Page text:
People familiar with the aesthetics of Fury Road (or even The Road Warrior, the bigger-budget 1981 sequel) might be surprised at how rough-around-the-edges the original film is. Nevertheless, it sets the template of the Mad Max films, with titular angry Max travelling around a dystopic Australia after the collapse of society, running into various gangs of resource-hoarding BDSM enthusiasts. It’s raw, it’s real and it’s very influential. It’s Mad Max.
In this famous South Korean film from Park Chan-wook, a drunken businessman (Choi Min-sik) is kidnapped and then locked in a room for 15 years with no human contact, just a TV that allows him view the world outside, where his wife has been murdered and he is the prime suspect. Then, one day, he wakes up on a rooftop, and seeks revenge against the people who murdered his family and imprisoned him for so long, using a newfound knowledge of martial arts that he developed by, uh, watching TV all day.
Oldboy immediately connected with audiences when it came out in 2004, even earning the praise of Jury President Quentin Tarantino when it played at the Cannes Film Festival, winning the Grand Prix award. It’s a stylish, disturbing work of art that will stick with you for days after your first viewing. No one forgets the film’s main character shoving a living octopus down his mouth.
2. Point Blank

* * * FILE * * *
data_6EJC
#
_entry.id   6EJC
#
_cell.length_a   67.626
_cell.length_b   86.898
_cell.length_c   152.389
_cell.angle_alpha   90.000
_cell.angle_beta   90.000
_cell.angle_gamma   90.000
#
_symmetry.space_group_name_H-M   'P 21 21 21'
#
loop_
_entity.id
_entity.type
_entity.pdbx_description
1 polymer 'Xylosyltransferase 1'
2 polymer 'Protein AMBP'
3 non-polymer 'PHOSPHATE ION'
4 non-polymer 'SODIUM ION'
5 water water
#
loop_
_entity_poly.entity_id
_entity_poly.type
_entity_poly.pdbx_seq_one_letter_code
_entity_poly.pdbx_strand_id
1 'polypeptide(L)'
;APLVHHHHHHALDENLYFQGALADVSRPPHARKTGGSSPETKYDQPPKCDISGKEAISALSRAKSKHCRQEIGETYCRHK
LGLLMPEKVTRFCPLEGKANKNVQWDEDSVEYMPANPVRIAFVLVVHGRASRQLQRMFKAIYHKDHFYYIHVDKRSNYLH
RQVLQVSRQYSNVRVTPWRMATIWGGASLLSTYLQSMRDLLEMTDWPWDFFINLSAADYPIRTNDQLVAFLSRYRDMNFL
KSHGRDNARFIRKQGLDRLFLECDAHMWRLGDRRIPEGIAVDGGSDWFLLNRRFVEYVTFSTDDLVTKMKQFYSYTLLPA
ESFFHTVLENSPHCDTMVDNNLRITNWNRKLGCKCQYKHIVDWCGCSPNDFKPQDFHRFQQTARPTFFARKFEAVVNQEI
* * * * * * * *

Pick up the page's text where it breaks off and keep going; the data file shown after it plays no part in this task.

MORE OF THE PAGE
The granddaddy of all revenge movies, Point Blank stars Lee Marvin as the stone-faced Walker, who hunts down the man (John Vernon) that betrayed him during a heist and stole $93,000 in loot. Filmed in a bare-bones, utilitarian style that spurns pointless exposition, Walker tracks down his money by working his way through “The Organization,” one man at a time.
The film wasn’t a hit at the time, but it’s become the template for revenge movies in the years since. John Boorman’s minimalist formalism has proved especially influential for films about strong-willed men who speak with their firearms. (In other words, there is no John Wick without Point Blank.)
[nextpage title=”Kill Bill Vol 1 + 2″]
1. Kill Bill Vol 1 + 2
The second Quentin Tarantino film on this list, Kill Bill: The Whole Bloody Affair (as the two volumes put together are sometimes known) is a 4 hour epic of revenge that swaps styles at will, riffs on spaghetti Westerns, Yakuza films and Shaw Bros. kung-fu movies as well. It’s an utterly ridiculous, but also infectious piece of filmmaking that shows Tarantino at the top of his game.
The film follows The Bride (Uma Thurman), an assassin who leaves her wayward life behind to settle down to a quiet life, until her former lover and old boss, Bill, arrives with his gang of assassins to beat her to death on her wedding night, killing everyone else at the ceremony. The Bride survives the night, but when she wakes up from a coma, her baby is gone and she wants revenge.
The “gimmick” of this film is that each member of Bill’s Deadly Viper Assassination Squad has a different style, with its own corresponding film genre. O-ren Ishii (Lucy Liu) is a Yakuza boss (despite being half-American and half-Chinese), Vernita Green (Vivica A. Fox) is living a suburban home life, while Elle Driver (Daryl Hannah) and Budd (Michael Madsen) are living in the desert, letting QT riff on his love of Westerns.
The movie is incredibly entertaining, showing off Tarantino’s skills as a writer and director in their purest form. It’s the last whole feature film that Tarantino worked on before moving onto his “historical period,” and perfectly encapsulates his appeal for a whole generation of filmmakers.[/nextpage]
FROM AROUND THE WEB